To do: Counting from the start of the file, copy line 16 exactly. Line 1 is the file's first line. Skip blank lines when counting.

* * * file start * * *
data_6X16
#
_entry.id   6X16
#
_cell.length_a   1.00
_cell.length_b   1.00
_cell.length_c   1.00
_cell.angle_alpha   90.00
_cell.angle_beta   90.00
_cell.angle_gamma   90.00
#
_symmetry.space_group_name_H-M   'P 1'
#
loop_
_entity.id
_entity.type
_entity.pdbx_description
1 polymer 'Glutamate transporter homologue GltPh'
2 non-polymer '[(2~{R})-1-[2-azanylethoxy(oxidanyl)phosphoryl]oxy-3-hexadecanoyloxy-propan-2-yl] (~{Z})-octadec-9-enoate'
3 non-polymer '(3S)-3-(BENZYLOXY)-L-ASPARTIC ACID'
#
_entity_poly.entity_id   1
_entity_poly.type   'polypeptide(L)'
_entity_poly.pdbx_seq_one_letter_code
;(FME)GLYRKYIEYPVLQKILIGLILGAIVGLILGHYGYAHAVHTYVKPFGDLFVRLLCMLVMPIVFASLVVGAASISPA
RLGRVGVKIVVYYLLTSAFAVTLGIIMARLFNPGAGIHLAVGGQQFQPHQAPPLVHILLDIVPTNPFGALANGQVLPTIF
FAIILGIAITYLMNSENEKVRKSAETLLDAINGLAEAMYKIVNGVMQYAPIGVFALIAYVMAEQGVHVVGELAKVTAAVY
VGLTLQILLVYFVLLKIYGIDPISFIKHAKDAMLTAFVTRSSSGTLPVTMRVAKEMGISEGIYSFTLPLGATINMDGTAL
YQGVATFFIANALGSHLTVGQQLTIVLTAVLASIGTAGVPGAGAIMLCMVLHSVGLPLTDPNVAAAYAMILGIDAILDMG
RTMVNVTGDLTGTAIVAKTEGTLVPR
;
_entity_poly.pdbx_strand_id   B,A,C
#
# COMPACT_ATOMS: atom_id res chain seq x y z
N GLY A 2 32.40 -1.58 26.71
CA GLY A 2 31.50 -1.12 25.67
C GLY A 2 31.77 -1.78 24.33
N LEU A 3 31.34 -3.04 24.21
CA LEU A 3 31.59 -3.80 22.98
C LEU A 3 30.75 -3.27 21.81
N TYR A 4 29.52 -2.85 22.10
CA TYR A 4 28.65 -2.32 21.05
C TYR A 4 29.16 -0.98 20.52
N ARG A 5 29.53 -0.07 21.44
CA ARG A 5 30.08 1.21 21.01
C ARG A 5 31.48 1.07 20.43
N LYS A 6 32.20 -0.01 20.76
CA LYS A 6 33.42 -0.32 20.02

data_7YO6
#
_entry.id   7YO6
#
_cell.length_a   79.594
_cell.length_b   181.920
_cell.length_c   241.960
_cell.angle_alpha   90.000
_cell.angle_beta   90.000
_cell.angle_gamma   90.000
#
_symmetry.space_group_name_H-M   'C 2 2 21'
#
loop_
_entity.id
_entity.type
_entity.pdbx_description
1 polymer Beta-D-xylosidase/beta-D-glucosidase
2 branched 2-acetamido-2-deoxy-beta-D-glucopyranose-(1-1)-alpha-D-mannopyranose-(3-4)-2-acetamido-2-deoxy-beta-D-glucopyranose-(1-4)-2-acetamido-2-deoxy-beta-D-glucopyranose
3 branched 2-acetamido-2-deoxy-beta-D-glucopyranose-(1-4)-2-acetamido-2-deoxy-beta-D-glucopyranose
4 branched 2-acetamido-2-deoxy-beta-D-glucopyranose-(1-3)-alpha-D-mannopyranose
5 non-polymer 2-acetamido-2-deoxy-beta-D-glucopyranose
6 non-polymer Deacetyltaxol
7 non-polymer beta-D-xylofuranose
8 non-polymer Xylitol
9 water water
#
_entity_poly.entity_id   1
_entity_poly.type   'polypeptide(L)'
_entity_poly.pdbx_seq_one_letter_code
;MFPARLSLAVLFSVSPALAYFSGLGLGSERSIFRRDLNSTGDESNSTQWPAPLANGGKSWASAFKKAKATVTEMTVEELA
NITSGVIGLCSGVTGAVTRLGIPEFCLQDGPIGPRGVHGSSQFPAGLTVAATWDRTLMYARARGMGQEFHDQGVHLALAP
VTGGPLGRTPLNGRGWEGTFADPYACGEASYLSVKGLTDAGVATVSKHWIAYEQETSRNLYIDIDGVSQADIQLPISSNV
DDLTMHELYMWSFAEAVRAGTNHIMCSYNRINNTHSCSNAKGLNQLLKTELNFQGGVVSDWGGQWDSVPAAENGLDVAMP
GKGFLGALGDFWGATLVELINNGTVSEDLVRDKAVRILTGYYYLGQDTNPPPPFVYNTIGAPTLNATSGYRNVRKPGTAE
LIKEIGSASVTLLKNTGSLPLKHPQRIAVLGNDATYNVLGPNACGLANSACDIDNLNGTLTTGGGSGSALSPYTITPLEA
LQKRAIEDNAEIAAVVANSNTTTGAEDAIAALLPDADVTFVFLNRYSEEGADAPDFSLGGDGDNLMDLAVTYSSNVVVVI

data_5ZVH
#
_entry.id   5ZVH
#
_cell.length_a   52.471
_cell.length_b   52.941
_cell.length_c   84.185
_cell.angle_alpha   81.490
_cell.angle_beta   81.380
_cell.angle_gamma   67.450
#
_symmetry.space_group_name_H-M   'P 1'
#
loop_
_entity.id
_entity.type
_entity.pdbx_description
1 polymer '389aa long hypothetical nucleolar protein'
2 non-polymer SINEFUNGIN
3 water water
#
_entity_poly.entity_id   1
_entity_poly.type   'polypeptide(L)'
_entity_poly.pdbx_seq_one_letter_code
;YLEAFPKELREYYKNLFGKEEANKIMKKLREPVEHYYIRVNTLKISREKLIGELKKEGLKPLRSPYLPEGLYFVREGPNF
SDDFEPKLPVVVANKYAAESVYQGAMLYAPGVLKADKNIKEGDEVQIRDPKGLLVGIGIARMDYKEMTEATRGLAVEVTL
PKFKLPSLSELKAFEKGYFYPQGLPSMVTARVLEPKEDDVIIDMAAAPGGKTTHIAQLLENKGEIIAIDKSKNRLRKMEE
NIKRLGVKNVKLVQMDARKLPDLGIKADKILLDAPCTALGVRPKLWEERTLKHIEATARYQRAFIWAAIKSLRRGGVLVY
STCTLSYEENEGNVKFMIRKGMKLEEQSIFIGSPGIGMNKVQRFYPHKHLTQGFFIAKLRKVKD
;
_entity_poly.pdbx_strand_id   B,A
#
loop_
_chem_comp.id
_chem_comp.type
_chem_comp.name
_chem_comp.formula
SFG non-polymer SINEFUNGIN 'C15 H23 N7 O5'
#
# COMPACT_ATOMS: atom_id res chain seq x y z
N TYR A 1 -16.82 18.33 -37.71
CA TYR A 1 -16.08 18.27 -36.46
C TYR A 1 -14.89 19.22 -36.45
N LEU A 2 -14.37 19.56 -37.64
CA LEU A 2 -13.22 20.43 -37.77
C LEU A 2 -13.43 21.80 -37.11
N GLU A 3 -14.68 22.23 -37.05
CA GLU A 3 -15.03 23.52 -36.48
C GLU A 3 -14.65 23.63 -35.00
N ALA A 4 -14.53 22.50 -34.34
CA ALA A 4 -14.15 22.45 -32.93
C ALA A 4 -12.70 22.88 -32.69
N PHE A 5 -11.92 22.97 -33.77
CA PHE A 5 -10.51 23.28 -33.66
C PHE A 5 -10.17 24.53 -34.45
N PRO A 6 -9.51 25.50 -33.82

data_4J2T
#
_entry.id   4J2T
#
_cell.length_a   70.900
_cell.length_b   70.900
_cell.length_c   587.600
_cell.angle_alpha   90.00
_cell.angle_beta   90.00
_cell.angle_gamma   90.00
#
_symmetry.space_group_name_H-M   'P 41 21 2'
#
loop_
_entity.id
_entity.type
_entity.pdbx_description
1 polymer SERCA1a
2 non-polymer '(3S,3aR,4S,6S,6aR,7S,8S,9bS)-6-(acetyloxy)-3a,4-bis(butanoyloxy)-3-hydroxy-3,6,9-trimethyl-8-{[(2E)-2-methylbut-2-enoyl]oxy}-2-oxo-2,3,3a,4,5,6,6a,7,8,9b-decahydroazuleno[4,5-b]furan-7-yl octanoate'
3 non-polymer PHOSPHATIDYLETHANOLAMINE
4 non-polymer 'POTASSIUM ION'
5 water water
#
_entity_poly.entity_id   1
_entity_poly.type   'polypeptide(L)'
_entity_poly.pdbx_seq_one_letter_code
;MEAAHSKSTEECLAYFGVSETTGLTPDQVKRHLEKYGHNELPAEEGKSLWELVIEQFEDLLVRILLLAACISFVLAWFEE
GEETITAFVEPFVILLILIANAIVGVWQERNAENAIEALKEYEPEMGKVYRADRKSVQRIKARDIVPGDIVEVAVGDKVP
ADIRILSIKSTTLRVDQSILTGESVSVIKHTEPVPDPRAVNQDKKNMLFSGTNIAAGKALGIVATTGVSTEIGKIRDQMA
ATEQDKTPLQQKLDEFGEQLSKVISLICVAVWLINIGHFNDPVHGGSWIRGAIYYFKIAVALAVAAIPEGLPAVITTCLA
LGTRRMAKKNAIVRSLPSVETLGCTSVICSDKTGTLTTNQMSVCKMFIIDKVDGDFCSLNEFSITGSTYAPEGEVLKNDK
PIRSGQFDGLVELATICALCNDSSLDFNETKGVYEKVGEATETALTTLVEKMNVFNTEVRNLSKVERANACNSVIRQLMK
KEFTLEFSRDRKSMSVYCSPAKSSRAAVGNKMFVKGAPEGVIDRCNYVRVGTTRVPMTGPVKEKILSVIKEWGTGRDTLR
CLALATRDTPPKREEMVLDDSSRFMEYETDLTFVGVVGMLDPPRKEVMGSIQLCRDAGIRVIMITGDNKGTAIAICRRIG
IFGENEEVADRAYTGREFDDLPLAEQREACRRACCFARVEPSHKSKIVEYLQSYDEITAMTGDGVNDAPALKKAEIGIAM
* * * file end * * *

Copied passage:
_entity.type